Monday, April 13, 2015


This coming Thursday, April 16, 2015 (the 27th of Nissan of 5775) is Yom HaShoah, the Jewish observance of Holocaust Memorial Day for the Jewish community. This is not to be confused with January 27, the annual world-wide International Holocaust Memorial Day. During this week there will be many ceremonies, special services and memorials as well as inspiring and horrifying speeches for us all. As happens every year, our area’s Sunday paper marked this timing with an article about the reunion of the survivors of Buchenwald and their U.S. liberators on the specific anniversary of the liberation of that concentration camp this past Saturday/Shabbat in Germany. As with all such ongoing and present reminders of this profound atrocity, the article was difficult to read and as always when thinking about this horrid catastrophe of our lives, so hard to put behind me once read.

In the same Sunday paper was a piece entitled “West Looks Past Islamists’ Persecution of Christians” (authored by Nina Shea) in which there was a horrifying account of how Christians have been the target of Islamic extremists throughout the Middle East, Africa and Asia for too long, while the reaction in the West is often minimal at best. The article describes the methodical selection of victims and how “black-clad al-Shabab militants” broke into Christian religious spaces to carry out their slaughter in the name of Allah. This reading goes on to ask where is the West and where is the outcry while too many Christians are murdered without thought just for believing as they do. The Kenyan slaughter of this past week is highlighted while it is also listed along with the one-year anniversary on April 14 of the kidnapping and disappearance of 219 Nigerian schoolgirls; the March 15 blowing up of a Catholic and a Protestant church in Pakistan, the attack in early March of 33 Khabour River villages in Syria and so much more. We are all aware of the recent flight of UN peacemakers to Israel when their lives were in peril trying to bring relief to those who are suffering in Syria. Interestingly enough, none of this is about Israel. Rather, it is about extremists deciding who should live and die and the growing threat of this element in our world today.

Here is yet another horrifying chapter in our world history of extremists determining who is acceptable to them and who is not, including Moslems who do not believe as they do. So should we care? Should we read these articles too, watch these videos as well and consider the ramifications as we observe and remember the horrible affront to the Jewish people for just being Jewish a mere 70 years ago? Or should we only focus on and be concerned about “our own” as more than a few members of our community suggest?

I would submit, that on a very profound level, we need to think of all of these people who are persecuted and threatened as being “our own.” Further, yes, we MUST be concerned about them and the threat to their lives and well being; just as we should be mindful about commemorating ALL victims of Nazi Germany during the slaughter of so many at their hands seventy years ago. Remember the message of Maurice Ogden’s chilling poem, The Hangman. If you wish, here is a presentation of it.

As Rabbi Lord Jonathan Sacks consistently reminds us, we must all stand together as people of faith and work to protect and bolster each other. This is all the more true in this troubled time of ours with much too much extremism that chokes the good name of legitimate religion and honest belief. We all stand to lose much too much if we do not heed this message. Consider the message of Passover that we have just completed. Thirty six times, we are enjoined in our Torah to “remember and not oppress the stranger” and care for them; for we know all too well what it meant to be a slave in Egypt and a prisoner in Auschwitz, and persecuted in too many other instances.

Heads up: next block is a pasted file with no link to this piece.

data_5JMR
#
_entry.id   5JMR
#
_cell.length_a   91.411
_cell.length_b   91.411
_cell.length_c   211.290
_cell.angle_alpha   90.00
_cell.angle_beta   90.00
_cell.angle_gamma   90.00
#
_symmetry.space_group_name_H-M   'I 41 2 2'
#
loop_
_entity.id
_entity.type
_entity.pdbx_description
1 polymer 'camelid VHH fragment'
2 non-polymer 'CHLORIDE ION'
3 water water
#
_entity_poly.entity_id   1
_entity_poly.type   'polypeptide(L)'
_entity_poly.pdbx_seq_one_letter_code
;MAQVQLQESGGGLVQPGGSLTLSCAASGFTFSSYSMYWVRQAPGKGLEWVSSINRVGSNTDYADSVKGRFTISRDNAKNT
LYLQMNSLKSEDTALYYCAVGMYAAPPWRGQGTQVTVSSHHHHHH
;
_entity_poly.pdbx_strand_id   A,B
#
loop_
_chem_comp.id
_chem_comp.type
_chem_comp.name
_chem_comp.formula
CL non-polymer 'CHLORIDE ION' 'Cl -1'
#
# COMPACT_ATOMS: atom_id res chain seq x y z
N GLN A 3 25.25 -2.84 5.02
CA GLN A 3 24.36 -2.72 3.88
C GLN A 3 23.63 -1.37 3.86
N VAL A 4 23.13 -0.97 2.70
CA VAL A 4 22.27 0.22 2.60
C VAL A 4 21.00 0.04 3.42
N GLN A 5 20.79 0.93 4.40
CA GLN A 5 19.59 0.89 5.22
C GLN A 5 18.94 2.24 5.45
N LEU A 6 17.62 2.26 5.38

There are many programs of commemoration that have reunited liberators, Righteous Gentiles and those they have saved throughout the years. At Yad VaShem, one of the many powerful elements is the Garden of the Righteous Among the Nations, in which we give honor to those who risked their lives as human beings to save Jews during this unspeakable chapter of our collective history. What are the message and the questions left for us to consider at these observances as we carefully consider that there have in fact been others who have taken risks for us just as there have been those who sought to destroy us?

What have we learned about being UPSTANDERS and not merely bystanders from the difficult and horrifying stories we have heard? Are we paying attention today to others who are suffering from genocidal actions? When we say “Never Again,” it is so clear that we are referring to the terrible challenges of Jewish history and attempts at annihilation of our people. That being said, we must say this as human beings and stand and protect all those at risk in our world or the message of Ogden’s poem could, G-d forbid, come to be.

The article about Christian persecution by extremist Islamists ends with the simple sentence “So far, the West looks away.” Let us all stand together this Yom HaShoah and scream as loud as we can, NEVER AGAIN! Not for us nor any other good honest people in our world! NEVER AGAIN! And let us learn the important lessons of the Righteous Gentiles who saved our families and friends and do the same for others. Mitzvah Goreret Mitzvah – let one Mitzvah of rescuing the captive from which we have benefited lead us to take it on for the sake of others.

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